When to Consult a Doctor
While the insoles on this list are great for a more comfortable hike, relieving some pain, or preventing a more serious injury, you should see a doctor if you’re in a considerable amount of pain. Dr. Sekulic says “There are various soft tissue and osseous problems that can cause foot pain. A custom orthotic can be modified to address those specific problems and bring you significant pain relief.” While this route is more expensive, Sekulic says proper foot care “ultimately leads to more steps each day.” Which is what we are all after, right?
If you’re developing blisters or hot spots, you could prevent them by decreasing the excess space in your shoes. A supportive insole might relieve pressure points in your boots. If you’re experiencing foot, hip, or knee pain, it could be a result of supination or overpronation (your foot rolling out or in) or plantar fasciitis (a condition where the tissues in your foot become strained). Quality insoles can solve these issues. If you’re in consistent or considerable pain, consult a doctor.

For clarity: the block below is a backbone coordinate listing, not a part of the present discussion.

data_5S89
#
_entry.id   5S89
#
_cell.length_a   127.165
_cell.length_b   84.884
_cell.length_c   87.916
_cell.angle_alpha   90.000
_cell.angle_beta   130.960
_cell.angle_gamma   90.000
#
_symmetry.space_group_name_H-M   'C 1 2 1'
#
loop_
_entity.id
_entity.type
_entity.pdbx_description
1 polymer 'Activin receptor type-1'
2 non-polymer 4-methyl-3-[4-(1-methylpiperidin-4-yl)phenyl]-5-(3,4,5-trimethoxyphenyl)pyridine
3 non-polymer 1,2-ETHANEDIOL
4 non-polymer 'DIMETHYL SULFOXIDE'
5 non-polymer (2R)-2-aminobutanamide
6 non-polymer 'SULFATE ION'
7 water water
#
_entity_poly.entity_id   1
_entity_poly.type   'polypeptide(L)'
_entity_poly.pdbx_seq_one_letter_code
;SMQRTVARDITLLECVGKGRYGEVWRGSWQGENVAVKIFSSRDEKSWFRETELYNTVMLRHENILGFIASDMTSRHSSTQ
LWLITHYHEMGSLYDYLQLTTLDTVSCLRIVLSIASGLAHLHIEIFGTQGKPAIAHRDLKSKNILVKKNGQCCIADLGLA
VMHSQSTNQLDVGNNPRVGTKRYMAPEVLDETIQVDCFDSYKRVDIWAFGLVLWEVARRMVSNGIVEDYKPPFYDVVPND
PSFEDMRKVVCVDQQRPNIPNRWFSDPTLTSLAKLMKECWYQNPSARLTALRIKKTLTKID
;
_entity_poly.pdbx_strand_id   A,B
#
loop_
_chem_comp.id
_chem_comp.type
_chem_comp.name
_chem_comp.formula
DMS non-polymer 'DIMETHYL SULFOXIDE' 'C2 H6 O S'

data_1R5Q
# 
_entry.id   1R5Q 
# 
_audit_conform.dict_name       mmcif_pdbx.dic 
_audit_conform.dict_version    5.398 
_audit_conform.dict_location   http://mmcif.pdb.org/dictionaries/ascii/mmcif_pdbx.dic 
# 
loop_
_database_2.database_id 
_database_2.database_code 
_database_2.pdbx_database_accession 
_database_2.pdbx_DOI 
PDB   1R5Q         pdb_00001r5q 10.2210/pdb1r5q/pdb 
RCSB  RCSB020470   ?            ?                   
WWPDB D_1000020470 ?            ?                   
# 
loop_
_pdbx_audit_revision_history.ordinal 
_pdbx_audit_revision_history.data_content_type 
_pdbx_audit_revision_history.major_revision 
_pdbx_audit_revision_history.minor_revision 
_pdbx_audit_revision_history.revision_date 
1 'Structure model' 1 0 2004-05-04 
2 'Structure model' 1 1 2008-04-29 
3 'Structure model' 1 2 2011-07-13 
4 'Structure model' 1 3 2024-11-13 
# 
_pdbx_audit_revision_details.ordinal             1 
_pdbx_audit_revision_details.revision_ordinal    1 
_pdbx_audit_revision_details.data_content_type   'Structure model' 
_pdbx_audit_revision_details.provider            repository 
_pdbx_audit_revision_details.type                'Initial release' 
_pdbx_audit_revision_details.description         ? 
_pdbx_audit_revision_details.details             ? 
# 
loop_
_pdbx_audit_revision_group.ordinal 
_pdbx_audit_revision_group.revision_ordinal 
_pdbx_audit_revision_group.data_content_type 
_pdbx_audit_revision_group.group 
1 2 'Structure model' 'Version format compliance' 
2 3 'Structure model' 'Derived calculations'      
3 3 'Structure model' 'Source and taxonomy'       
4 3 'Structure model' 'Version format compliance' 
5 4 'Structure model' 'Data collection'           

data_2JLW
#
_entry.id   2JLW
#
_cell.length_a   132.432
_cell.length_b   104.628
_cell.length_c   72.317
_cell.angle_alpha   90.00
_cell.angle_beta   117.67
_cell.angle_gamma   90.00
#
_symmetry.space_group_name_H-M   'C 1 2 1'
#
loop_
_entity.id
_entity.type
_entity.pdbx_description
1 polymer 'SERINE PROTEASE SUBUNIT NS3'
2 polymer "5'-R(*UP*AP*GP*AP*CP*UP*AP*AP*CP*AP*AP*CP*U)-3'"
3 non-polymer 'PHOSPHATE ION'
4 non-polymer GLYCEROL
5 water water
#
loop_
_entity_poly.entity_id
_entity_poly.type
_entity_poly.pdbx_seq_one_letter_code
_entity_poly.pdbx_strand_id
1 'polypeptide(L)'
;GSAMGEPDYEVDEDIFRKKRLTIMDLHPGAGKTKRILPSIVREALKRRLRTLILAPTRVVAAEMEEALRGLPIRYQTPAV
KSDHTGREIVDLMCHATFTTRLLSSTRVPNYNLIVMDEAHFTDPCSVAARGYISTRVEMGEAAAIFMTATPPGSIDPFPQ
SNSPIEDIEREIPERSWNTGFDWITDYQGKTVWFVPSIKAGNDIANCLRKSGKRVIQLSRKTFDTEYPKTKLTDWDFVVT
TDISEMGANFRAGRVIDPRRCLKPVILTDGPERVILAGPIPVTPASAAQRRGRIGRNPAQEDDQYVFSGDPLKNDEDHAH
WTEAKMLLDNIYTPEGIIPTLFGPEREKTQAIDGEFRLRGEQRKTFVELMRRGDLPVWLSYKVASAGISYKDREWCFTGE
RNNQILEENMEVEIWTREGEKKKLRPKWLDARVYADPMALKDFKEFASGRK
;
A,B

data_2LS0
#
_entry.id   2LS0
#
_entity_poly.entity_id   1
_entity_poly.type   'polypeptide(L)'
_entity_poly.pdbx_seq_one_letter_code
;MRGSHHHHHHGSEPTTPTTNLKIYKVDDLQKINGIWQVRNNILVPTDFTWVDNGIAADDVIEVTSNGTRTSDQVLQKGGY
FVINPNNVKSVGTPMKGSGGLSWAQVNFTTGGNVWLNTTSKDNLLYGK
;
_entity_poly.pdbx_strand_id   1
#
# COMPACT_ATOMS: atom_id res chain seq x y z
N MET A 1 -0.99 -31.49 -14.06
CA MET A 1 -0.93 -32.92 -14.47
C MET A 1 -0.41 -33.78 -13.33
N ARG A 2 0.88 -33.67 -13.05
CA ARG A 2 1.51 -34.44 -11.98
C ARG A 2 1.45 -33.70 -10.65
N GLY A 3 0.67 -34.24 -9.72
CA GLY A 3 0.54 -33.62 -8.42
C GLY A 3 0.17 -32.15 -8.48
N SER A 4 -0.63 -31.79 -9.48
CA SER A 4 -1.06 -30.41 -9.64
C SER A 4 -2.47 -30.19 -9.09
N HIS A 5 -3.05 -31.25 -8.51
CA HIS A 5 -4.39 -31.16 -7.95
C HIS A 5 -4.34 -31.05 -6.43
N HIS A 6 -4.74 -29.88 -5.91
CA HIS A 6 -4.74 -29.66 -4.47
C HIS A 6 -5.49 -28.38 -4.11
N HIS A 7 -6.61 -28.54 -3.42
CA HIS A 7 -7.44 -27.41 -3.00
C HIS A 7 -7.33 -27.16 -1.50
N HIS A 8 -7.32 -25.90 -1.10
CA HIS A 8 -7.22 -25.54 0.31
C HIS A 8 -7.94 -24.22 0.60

Plenty of people have none of these issues and simply prefer more cushion and support in their performance footwear. Insoles can also prevent injuries by guiding your gait in a healthy way. If you have a long trip, plan to cross rivers, or get caught in a downpour, a pair of fresh insoles can make your boots more comfortable and drier as well.
The life of your insoles varies wildly depending on your activity level, terrain, frequency, and weight. However, the best insoles should last you around 500 miles. If your feet start to tire or you notice your insoles are excessively worn, go ahead and replace them. A good rule of thumb for moderately active hikers is to buy new insoles every year.
You should handwash your insoles with warm water and soap. Then air dry them completely before putting them back in your shoes. Putting them in the dishwasher or washing machine could cause them to deform and get ruined.
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Final Thoughts on the Best Insoles for Hiking
You can avoid aching feet for good with the best insoles for hiking. If you’re looking to refresh your shoes mid-hike, the Sole Active line can help keep your feet feeling comfortable and dry. For intense hikers looking for increased performance, I would recommend the Currex HikePros. If all you need to keep moving is some extra cushion, go with the Superfeet Hike Supports.